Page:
georgia_ransomware
  • Georgia county got targeted by ransomware actors and paid $400k to get their systems back.
  • The ransomware was most likely a type of “Ryuk”, one that remains uncracked for the time being.
  • FBI and cybersecurity experts are investigating the incident, but no juicy details have surfaced yet.

Officials in Jackson County, Georgia, had reverted to using pen and paper for their operations during this past week, filling out reports and arrest bookings in the way they used to do when there was no IT infrastructure. All of the IT systems in the local government went offline, following a widespread ransomware infection (most probably Ryuk) that only left the 911 emergency system operational. As the Jackson County official Facebook page announced: “At this time all County email services are down. If you need to reach county offices, please call them by phone. You can visit our website at www.jacksoncountygov.com where you can find phone numbers listed at the page for each department by clicking on Government and then the listing for the department you need to talk to.”

The local government has immediately notified the FBI and hired a cybersecurity consultant who could negotiate with the malicious actors so that the systems are freed from the ransomware infection. To get the valuable decryption key, Georgia county has paid a whopping $400k, out of the public treasury. Right now, the IT team is in the process of decrypting the files, and all systems will be back online soon, but the damage has been significant.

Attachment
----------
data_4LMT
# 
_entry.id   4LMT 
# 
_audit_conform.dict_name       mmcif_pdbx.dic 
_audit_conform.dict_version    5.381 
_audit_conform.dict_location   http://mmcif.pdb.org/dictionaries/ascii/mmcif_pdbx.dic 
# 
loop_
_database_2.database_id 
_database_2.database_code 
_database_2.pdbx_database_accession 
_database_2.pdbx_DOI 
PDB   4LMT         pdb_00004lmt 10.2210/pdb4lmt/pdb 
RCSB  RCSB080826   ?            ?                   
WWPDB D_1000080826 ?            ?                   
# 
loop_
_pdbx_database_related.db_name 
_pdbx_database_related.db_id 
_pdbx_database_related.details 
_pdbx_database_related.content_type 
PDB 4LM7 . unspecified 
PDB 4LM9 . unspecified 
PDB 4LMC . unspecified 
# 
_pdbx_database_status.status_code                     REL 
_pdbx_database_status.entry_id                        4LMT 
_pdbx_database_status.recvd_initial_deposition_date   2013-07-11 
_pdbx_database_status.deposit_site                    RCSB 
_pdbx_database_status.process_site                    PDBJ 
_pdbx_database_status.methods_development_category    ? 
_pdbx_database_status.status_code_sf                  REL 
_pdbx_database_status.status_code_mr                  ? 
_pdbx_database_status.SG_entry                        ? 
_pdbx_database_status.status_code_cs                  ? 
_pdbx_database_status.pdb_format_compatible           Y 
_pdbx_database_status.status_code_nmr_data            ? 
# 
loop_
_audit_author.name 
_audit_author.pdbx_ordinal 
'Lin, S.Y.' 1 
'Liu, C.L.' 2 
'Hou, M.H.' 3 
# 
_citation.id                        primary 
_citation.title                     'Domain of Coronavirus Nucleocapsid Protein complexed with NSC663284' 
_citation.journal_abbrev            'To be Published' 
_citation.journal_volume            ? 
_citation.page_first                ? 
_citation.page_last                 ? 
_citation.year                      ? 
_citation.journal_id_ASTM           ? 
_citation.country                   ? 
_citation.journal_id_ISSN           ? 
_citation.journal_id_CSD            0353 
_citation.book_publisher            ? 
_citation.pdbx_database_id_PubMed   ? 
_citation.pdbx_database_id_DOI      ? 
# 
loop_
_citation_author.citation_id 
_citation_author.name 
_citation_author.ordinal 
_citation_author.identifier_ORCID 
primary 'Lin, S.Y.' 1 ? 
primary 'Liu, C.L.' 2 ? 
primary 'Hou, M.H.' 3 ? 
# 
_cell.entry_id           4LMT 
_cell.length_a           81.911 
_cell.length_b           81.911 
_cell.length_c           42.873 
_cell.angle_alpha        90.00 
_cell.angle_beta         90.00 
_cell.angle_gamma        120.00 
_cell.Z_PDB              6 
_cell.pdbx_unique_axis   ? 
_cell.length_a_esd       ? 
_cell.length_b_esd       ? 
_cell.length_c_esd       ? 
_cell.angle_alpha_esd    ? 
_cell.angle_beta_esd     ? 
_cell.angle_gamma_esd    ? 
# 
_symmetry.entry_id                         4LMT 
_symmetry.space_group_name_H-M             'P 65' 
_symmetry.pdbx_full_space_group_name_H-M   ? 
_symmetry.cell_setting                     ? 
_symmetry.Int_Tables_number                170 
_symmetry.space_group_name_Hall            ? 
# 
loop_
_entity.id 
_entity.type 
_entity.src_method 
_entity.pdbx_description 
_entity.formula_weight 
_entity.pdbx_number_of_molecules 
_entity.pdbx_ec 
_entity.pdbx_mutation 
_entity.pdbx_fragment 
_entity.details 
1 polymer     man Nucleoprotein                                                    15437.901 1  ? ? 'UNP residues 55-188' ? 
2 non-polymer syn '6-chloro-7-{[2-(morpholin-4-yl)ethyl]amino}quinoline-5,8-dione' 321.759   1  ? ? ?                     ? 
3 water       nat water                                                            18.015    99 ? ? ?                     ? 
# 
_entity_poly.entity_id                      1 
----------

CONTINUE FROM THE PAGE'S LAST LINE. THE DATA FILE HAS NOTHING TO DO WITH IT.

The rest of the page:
Ryuk remains one hard nut to crack for cybersecurity researchers, and organizations that are engaged in critical fields such as the public services cannot just wait for a decrypter to be released. While the Georgia county government still managed to operate “manually”, every one of their processes crawled and became impractically cumbersome. This means that the option of continuing on “handwriting mode” would not be a feasible one. Also, while $400k is a large sum, the Jackson County manager Kevin Poe, told the public that the other choice would be the rebuilt their IT network, something that would cost them a lot more than the ransoms.

Considering that the attack was directed against the public interest, FBI is bound to hunt the actors down, in the same way, that they did in last year’s ransomware attacks against Atlanta’s government. It is believed that actors who target such neuralgic organizations are based on the other side of the Atlantic, but not much can be said about them yet. The investigators haven’t even figured out how the attack started, as a definitive trace of malware has not been located yet. As the investigation moves forward, and as more details about the attack surface, we will update this post, or get back with a follow-up.

Do you believe that IT infrastructure companies should be held liable for damages against public systems? Share your thoughts in the comments section beneath, and visit our socials on Facebook and Twitter, where more tech news are posted continually.